Fed. NY / Sexual and Verbal Abusemiqbal
Duty to Defend NYC and Board of Education as Additional Insureds
The Southern District of New York, applying New York law, granted the City of New York (the “City”) and its Board of Education’s (the “Board”) motion for summary judgment against Philadelphia Indemnity Insurance Corporation (“Philadelphia Indemnity”), requiring the insurer to extend coverage to the City and the Board in two underlying tort actions asserting claims related to sexual and verbal abuse against two non-profit entities. The YMCA and Good Shepherd, the non-profit entities, contracted with the City and the Board, and each non-profit was required to obtain commercial general liability (“CGL”) insurance policies that included the City and the Board as additional insureds.
The YMCA, the City and the Board faced a sexual abuse lawsuit in 2018. Good Shepherd and the City faced a verbal abuse lawsuit in 2020. Both the YMCA and Good Shepherd were insured by Philadelphia Indemnity under CGL policies. The City and the Board in the YMCA suit and the City in the Good Shepherd suit tendered its defense to Philadelphia Indemnity as additional insureds. Philadelphia Indemnity argued it had no duty to defend the City and the Board in either of the underlying cases because the insurance policies did not extend coverage beyond the non-profit entities that were the named insureds. In the YMCA suit, Philadelphia Indemnity argued it only had a duty to defend under the “Sexual or Physical Abuse” coverage, which it argued was separate from the CGL coverage where the City and the Board were included as an additional insured. Regarding the Good Shepherd lawsuit, Philadelphia Indemnity argued that the suit fell within the “Human Service Organization Professional Policy,” which Philadelphia Indemnity argued was a standalone coverage part that did not include the City as an additional insured.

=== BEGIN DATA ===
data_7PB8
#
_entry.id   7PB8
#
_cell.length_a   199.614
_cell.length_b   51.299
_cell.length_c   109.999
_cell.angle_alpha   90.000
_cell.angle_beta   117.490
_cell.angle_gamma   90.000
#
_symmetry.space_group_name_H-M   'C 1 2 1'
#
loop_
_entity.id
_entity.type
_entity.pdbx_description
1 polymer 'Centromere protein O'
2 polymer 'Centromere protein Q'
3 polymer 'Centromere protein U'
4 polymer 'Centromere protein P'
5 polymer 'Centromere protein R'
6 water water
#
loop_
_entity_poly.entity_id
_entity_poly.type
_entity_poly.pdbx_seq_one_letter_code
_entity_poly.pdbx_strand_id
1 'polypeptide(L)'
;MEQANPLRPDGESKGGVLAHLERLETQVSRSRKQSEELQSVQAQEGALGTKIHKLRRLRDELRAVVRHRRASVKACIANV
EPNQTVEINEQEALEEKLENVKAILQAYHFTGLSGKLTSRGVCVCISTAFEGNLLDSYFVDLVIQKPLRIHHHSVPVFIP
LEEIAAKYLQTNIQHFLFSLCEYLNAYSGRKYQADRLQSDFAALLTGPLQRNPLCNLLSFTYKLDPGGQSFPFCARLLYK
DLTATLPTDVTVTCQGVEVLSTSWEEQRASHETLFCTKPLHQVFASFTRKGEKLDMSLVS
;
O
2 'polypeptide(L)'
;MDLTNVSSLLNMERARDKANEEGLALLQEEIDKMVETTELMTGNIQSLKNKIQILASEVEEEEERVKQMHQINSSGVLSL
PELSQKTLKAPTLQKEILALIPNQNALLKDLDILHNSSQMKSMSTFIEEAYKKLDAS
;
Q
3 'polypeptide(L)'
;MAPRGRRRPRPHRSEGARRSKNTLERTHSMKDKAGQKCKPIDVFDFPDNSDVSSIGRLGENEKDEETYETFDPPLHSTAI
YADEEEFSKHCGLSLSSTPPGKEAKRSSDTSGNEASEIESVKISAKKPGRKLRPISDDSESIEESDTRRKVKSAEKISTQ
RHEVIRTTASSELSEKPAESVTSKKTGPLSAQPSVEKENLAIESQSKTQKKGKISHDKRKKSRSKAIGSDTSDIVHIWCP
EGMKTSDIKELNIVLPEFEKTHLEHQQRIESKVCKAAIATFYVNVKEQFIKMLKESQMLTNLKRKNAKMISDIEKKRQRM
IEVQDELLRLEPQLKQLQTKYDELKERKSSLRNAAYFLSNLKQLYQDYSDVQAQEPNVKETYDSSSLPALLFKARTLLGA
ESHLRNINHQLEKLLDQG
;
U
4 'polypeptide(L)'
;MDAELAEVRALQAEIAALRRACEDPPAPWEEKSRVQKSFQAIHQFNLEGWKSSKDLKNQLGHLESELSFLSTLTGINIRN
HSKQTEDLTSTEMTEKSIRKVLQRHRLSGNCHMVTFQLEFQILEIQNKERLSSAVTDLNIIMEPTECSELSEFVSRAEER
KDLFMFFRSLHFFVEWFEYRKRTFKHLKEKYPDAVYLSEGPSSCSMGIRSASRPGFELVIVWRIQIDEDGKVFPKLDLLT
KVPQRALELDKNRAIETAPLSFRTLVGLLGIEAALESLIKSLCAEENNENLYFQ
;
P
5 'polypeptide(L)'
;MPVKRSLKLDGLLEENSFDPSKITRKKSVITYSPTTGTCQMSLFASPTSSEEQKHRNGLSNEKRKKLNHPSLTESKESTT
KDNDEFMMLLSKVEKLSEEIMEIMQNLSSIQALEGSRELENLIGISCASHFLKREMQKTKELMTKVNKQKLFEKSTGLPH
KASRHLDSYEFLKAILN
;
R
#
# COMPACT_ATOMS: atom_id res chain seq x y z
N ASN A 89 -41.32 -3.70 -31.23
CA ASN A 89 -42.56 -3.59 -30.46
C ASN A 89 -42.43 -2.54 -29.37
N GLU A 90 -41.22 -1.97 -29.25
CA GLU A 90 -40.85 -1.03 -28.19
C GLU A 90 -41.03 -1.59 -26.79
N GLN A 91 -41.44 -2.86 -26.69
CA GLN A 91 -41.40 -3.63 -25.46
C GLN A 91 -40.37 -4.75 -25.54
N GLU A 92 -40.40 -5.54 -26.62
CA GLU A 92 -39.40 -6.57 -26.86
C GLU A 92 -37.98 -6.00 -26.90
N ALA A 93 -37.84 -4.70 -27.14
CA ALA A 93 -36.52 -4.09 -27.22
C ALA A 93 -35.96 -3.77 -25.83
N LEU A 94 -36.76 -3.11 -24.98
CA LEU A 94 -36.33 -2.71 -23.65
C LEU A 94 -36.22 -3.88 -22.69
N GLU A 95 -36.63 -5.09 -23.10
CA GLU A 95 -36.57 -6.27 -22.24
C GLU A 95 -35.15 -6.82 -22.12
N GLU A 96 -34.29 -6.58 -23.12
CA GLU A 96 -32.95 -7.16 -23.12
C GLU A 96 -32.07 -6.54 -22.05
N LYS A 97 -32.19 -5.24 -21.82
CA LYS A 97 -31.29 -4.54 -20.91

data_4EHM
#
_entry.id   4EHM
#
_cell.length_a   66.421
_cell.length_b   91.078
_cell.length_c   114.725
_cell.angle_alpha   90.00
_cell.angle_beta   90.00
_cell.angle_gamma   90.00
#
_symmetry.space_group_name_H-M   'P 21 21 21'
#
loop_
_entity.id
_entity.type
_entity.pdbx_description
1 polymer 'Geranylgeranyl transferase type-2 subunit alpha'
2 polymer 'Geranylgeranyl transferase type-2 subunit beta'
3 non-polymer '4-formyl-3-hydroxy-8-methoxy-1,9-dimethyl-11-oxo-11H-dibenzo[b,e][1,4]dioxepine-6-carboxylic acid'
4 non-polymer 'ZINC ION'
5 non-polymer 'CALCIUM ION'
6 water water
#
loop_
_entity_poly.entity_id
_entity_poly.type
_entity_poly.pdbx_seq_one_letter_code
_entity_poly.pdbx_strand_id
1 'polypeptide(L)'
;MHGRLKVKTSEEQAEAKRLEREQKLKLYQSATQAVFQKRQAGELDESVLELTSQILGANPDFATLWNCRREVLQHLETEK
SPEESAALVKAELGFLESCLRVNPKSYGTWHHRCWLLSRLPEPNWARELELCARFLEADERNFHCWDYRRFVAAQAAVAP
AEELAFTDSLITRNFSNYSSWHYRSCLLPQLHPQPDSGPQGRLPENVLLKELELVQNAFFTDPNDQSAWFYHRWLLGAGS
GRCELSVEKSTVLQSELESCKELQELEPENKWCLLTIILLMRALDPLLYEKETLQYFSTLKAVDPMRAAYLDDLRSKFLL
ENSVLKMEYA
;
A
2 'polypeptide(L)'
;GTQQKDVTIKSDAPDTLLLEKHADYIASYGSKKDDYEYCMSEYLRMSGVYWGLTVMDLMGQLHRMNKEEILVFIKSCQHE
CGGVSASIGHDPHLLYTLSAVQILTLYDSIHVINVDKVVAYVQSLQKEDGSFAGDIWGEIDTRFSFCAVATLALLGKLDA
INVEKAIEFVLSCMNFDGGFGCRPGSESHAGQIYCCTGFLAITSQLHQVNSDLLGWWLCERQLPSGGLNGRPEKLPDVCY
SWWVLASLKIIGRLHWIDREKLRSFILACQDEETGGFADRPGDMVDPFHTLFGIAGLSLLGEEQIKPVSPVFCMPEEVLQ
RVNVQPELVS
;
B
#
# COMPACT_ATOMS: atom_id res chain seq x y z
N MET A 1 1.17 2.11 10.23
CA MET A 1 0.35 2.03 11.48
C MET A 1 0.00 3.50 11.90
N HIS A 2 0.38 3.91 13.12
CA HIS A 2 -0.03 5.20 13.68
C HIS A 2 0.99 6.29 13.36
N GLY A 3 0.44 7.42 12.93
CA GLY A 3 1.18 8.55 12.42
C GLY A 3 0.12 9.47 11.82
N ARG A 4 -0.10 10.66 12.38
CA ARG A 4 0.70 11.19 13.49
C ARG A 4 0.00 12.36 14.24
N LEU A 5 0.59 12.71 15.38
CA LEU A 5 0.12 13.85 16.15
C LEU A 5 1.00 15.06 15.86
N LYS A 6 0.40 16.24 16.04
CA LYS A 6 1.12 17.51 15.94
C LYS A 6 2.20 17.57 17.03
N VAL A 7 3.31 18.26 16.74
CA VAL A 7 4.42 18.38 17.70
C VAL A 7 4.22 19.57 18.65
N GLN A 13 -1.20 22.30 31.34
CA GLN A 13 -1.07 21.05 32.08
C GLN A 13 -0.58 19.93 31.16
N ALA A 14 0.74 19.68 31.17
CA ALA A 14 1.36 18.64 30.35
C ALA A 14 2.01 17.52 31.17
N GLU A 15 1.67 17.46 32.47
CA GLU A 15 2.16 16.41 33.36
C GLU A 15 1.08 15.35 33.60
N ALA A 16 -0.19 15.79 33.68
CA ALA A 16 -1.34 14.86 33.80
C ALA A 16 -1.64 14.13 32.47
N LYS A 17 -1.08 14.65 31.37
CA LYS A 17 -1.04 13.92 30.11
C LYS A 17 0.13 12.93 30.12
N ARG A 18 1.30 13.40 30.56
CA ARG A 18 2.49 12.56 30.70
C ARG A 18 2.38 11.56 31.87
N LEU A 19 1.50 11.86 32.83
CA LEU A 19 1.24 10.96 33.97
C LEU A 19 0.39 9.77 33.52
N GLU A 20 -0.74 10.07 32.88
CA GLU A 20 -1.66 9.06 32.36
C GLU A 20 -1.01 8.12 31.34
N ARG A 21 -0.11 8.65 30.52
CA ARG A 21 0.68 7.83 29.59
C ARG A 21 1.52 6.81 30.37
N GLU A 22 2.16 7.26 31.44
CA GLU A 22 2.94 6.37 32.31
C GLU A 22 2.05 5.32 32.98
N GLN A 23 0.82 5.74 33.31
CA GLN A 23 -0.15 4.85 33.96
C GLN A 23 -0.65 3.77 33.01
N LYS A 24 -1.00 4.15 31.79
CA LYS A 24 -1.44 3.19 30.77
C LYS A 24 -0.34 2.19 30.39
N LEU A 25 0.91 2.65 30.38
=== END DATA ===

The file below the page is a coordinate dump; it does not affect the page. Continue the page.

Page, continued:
The district court held that the Sexual or Physical Abuse coverage fell within the CGL coverage, and therefore, the City and Board were both insureds. The district court explained that the Sexual or Physical Abuse coverage in the YMCA policy was not a standalone coverage part and that the parties intended this coverage to be within the CGL coverage. Therefore, Philadelphia Indemnity had a duty to defend the City and the Board in the YMCA case.
As to the Good Shepherd case, the district court concluded that the Human Service Organization Professional Policy extended coverage to the City as an additional insured. Moreover, no exclusions applied because the district court concluded they were too ambiguous. Thus, Philadelphia Indemnity had a duty to defend the City in the Good Shepherd case. City of New York v. Philadelphia Indem. Ins. Co., 22-CV-2248 (S.D.N.Y. July 10, 2023).